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Lunar laser ranging

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Lunar laser ranging


The ongoing Lunar Laser Ranging Experiment measures the distance between the Earth and the Moon using laser ranging. Lasers on Earth are aimed at retroreflectors planted on the Moon during the Apollo program (11), and the time for the reflected light to return is determined.

Early tests, Apollo, and Lunokhod


The first successful tests were carried out in 1962 when a team from the Massachusetts Institute of Technology succeeded in observing reflected laser pulses using a laser with a millisecond pulse length. Similar measurements were obtained later the same year by a Soviet team at the Crimean Astrophysical Observatory using a Q-switched ruby laser.[1] Greater accuracy was achieved following the installation of a retroreflector array on July 21, 1969, by the crew of Apollo 11, while two more retroreflector arrays left by the Apollo 14 and Apollo 15 missions have also contributed to the experiment. Successful lunar laser range measurements to the retroreflectors were first reported by the 3.1m telescope at Lick Observatory, Air Force Cambridge Research Laboratories Lunar Ranging Observatory in Arizona, the Pic du Midi Observatory in France, the Tokyo Astronomical Observatory, and McDonald Observatory in Texas.

The unmanned Soviet Lunokhod 1 and Lunokhod 2 rovers carried smaller arrays. Reflected signals were initially received from Lunokhod 1, but no return signals were detected after 1971 until a team from University of California rediscovered the array in April 2010 using images from NASA's Lunar Reconnaissance Orbiter.[2] Lunokhod 2's array continues to return signals to Earth.[3] The Lunokhod arrays suffer from decreased performance in direct sunlight, a factor which was considered in the reflectors placed during the Apollo missions.[4]

The Apollo 15 array is three times the size of the arrays left by the two earlier Apollo missions. Its size made it the target of three-quarters of the sample measurements taken in the first 25 years of the experiment. Improvements in technology since then have resulted in greater use of the smaller arrays, by sites such as the Côte d'Azur Observatory in Grasse, France; and the Apache Point Observatory Lunar Laser-ranging Operation (APOLLO) at the Apache Point Observatory in New Mexico.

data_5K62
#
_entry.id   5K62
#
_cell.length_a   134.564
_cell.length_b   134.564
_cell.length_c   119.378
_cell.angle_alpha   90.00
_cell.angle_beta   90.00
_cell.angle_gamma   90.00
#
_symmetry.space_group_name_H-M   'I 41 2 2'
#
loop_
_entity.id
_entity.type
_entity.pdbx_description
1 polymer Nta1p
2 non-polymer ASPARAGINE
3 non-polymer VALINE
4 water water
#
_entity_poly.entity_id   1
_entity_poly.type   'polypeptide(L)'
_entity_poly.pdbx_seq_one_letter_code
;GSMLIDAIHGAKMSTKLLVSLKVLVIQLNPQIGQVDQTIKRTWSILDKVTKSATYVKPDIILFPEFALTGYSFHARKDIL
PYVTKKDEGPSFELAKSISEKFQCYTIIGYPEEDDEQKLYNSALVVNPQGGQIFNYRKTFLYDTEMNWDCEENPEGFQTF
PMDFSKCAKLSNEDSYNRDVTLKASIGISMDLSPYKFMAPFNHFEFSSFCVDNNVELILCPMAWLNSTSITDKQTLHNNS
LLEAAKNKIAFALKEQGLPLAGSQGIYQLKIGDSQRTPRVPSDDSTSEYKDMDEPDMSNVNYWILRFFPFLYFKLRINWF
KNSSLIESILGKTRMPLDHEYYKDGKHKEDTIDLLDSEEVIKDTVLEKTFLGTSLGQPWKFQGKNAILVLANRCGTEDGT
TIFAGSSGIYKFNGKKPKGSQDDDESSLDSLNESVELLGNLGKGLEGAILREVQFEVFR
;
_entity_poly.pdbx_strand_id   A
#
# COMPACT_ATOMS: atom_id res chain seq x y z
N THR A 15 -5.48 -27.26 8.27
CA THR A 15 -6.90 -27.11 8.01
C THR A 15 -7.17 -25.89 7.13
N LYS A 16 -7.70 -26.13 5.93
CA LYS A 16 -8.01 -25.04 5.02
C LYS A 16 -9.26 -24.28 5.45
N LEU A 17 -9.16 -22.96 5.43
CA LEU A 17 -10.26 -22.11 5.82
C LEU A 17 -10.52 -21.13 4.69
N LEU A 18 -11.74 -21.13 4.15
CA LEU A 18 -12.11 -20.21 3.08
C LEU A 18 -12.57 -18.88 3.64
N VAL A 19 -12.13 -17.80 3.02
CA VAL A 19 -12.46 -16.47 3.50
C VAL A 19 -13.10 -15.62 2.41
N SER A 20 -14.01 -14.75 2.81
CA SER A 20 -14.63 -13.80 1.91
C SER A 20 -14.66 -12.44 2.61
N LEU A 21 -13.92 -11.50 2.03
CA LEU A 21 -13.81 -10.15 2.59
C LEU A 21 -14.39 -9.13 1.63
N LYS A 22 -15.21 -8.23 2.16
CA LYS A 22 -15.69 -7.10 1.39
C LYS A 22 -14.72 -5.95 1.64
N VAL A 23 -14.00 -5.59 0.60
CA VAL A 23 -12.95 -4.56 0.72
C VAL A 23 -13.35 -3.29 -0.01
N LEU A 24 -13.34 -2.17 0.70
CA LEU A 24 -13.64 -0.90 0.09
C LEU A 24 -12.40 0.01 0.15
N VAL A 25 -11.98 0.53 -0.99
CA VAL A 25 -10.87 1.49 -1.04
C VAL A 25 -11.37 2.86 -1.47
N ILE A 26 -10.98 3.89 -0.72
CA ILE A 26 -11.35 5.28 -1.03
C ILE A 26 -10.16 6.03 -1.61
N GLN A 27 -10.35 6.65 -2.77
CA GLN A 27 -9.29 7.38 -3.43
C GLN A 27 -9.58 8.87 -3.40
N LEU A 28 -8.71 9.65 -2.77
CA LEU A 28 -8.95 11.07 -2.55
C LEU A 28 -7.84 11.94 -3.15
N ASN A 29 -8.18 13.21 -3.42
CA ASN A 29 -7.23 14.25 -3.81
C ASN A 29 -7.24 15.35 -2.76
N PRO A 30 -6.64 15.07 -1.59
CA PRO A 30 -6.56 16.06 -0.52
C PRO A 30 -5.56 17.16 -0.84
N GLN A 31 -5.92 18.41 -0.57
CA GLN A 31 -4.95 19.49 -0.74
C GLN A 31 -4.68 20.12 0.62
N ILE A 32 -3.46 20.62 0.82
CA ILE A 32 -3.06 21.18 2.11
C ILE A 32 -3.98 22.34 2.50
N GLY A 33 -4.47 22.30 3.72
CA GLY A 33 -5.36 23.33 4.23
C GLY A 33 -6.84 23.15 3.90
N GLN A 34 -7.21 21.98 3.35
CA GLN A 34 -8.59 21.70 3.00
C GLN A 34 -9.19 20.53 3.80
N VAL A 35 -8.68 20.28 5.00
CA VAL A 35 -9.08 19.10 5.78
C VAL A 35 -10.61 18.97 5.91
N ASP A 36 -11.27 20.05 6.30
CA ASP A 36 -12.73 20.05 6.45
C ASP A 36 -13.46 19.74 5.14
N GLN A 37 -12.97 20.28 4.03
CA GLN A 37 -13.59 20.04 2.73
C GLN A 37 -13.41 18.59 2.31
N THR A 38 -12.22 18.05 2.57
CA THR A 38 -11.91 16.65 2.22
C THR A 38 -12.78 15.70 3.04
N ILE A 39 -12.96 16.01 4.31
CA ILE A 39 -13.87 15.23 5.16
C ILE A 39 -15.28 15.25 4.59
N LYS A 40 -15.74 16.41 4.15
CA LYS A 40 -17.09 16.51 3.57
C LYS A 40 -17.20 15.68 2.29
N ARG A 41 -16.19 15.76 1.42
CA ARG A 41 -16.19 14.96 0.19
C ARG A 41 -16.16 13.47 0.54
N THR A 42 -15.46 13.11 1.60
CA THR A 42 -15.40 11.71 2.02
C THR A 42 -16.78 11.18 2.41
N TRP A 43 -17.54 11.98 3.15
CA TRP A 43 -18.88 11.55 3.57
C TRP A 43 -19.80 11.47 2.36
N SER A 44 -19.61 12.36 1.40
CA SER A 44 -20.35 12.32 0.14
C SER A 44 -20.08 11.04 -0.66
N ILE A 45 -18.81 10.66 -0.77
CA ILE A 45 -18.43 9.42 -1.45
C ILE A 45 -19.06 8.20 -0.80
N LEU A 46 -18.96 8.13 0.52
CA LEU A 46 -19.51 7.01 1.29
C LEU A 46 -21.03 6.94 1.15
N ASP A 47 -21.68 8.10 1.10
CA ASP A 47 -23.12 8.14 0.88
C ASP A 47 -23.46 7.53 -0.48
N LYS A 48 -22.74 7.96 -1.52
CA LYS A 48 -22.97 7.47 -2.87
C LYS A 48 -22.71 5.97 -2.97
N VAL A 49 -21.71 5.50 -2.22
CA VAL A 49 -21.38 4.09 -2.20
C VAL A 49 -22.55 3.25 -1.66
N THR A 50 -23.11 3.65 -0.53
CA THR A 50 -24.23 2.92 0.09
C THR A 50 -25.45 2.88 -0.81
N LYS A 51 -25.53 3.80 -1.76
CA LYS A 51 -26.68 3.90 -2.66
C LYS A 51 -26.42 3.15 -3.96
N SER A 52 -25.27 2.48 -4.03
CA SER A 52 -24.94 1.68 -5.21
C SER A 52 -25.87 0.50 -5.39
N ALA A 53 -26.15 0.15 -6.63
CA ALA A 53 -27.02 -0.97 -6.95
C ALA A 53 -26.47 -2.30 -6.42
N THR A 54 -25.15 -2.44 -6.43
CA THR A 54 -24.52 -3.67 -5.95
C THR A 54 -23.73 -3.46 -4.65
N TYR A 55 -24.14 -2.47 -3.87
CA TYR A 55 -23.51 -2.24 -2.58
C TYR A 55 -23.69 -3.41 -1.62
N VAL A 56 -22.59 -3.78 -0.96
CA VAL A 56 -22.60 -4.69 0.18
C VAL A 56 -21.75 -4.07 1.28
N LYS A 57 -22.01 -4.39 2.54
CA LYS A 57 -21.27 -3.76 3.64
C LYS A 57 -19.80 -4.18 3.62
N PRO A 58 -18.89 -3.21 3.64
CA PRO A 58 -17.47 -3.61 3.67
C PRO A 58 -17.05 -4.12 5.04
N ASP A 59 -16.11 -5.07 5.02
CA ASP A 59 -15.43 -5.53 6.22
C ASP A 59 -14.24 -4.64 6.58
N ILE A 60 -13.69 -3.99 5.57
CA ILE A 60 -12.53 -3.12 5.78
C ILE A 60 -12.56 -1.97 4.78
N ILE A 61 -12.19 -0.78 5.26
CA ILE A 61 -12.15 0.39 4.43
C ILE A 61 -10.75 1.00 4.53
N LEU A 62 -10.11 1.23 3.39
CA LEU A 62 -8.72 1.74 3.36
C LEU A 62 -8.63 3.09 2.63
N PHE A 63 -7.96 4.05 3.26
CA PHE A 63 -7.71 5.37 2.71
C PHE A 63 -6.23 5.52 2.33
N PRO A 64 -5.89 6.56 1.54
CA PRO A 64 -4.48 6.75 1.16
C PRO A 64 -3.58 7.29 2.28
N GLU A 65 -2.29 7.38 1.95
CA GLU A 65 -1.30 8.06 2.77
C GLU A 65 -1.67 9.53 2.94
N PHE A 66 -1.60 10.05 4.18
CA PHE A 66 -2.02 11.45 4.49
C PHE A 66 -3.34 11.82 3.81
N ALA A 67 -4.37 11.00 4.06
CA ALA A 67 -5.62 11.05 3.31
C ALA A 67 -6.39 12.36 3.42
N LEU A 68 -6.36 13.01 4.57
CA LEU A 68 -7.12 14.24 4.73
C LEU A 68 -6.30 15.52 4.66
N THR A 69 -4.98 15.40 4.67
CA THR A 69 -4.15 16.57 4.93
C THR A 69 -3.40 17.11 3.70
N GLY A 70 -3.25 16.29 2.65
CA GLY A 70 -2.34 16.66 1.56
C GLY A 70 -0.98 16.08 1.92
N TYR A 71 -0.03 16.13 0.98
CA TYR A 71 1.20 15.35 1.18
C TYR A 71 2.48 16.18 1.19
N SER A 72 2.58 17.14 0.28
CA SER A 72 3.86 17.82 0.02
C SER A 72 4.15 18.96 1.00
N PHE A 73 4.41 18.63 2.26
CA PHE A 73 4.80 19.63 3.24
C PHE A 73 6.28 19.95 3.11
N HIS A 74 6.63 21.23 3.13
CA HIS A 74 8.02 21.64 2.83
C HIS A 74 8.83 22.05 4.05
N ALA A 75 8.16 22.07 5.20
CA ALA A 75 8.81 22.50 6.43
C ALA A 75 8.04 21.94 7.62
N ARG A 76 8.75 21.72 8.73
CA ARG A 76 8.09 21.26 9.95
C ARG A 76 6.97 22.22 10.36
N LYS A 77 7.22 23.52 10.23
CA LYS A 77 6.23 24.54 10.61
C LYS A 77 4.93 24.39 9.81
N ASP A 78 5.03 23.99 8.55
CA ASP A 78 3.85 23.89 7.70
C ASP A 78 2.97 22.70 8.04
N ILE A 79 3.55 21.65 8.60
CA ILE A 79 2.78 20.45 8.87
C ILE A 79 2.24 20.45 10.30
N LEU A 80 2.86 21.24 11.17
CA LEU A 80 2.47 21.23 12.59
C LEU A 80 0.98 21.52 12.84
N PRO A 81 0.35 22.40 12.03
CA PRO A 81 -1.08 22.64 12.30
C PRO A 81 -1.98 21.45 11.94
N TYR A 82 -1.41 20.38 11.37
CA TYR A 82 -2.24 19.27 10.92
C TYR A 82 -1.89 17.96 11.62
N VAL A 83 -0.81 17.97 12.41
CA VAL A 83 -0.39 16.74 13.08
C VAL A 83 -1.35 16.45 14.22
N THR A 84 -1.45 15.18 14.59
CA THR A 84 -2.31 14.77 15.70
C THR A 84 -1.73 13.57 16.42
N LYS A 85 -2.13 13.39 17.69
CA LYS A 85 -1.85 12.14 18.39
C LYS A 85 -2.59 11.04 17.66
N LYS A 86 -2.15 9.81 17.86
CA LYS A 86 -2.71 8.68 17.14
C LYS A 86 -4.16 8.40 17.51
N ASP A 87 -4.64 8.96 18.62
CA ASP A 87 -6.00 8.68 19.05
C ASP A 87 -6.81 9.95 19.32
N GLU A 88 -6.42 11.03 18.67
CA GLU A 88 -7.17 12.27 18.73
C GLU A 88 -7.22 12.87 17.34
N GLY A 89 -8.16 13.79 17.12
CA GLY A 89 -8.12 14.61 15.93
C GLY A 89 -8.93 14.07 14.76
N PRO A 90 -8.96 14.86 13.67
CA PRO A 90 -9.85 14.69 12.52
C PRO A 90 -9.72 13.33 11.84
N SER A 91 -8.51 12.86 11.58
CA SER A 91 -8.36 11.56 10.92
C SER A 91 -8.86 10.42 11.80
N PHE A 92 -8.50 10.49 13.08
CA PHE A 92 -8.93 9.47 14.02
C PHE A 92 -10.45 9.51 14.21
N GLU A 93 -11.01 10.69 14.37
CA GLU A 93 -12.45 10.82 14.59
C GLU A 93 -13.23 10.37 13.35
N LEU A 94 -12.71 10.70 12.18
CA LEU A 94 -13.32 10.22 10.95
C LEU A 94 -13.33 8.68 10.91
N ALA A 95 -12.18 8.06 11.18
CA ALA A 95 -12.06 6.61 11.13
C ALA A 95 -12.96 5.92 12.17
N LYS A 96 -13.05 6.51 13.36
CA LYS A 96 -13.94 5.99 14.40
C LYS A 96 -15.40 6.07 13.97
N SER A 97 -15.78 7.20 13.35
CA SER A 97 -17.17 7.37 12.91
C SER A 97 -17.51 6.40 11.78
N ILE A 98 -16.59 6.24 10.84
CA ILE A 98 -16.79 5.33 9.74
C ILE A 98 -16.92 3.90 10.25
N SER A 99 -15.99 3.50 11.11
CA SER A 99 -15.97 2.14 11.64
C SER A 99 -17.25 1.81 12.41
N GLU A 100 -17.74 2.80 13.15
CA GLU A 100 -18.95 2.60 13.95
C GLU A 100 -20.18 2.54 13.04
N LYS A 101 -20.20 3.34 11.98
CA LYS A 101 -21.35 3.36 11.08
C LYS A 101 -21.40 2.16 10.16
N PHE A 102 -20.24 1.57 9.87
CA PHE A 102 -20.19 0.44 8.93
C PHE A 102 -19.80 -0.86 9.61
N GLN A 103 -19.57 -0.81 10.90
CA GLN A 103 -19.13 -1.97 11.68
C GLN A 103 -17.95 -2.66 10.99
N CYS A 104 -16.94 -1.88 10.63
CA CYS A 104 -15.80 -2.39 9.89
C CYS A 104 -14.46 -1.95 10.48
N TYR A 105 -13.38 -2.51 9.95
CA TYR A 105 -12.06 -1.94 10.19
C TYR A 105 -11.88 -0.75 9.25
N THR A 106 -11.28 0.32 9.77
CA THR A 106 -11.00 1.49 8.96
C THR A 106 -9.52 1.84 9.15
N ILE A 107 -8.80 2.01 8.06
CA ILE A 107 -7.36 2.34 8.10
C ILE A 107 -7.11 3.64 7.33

Details

The distance to the Moon is calculated approximately using this equation:

Distance = (Speed of light × Time taken for light to reflect) / 2.

In actuality, the round-trip time of about 2½ seconds is affected by the relative motion of the Earth and the Moon, the rotation of the Earth, lunar libration, weather, polar motion, propagation delay through Earth's atmosphere, the motion of the observing station due to crustal motion and tides, velocity of light in various parts of air and relativistic effects.[5] Nonetheless, the Earth-Moon distance has been measured with increasing accuracy for more than 35 years. The distance continually changes for a number of reasons, but averages about 384,467 kilometers (238,897 miles).

At the Moon's surface, the beam is only about 6.5 kilometers (four miles) wide[6] and scientists liken the task of aiming the beam to using a rifle to hit a moving dime 3 kilometers (approximately two miles) away. The reflected light is too weak to be seen with the human eye: out of 1017 photons aimed at the reflector, only one will be received back on Earth every few seconds, even under good conditions. They can be identified as originating from the laser because the laser is highly monochromatic. This is one of the most precise distance measurements ever made, and is equivalent in accuracy to determining the distance between Los Angeles and New York to one hundredth of an inch.[4][7] As of 2002 work is progressing on increasing the accuracy of the Earth-Moon measurements to near millimeter accuracy, though the performance of the reflectors continues to degrade with age.[4]

Results

Some of the findings of this long-term experiment are:

  • The Moon is spiraling away from Earth at a rate of 3.8 cm per year.[6] This rate has been described as anomalously high.[8]
  • The Moon probably has a liquid core of about 20% of the Moon's radius.[3]
  • The universal force of gravity is very stable. The experiments have put an upper limit on the change in Newton's gravitational constant G of less than 1 part in 1011 since 1969.[3]
  • The likelihood of any "Nordtvedt effect" (a composition-dependent differential acceleration of the Moon and Earth towards the Sun) has been ruled out to high precision,[9][10] strongly supporting the validity of the Strong Equivalence Principle.
  • Einstein's theory of gravity (the general theory of relativity) predicts the Moon's orbit to within the accuracy of the laser ranging measurements.[3]

The presence of reflectors on the Moon has been used to rebut claims that the Apollo landings were faked. For example, the APOLLO Collaboration photon pulse return graph, shown here, has a pattern consistent with a retroreflector array near a known landing site. On the other hand the reflectors on the Lunokhod rovers prove that such instruments can be installed during unmanned missions.

Photo gallery

In popular culture

On the May 24, 2010 episode of The Big Bang Theory, "The Lunar Excitation," the characters bounce a laser off the reflector on the moon.

See also

References

External links

  • Lunar and Planetary Institute
  • University of Texas at Austin, Center for Space Research
  • "Lunar Retroreflectors" by Tom Murphy
  • Grasse, France
  • Lunar Laser Ranging from International Laser Ranging Service
  • UW Today, January 14, 2002
  • "What Neil & Buzz Left on the Moon" by Science@NASA, July 20, 2004
  • CNN, July 21, 1999

Template:Apollo program hardware

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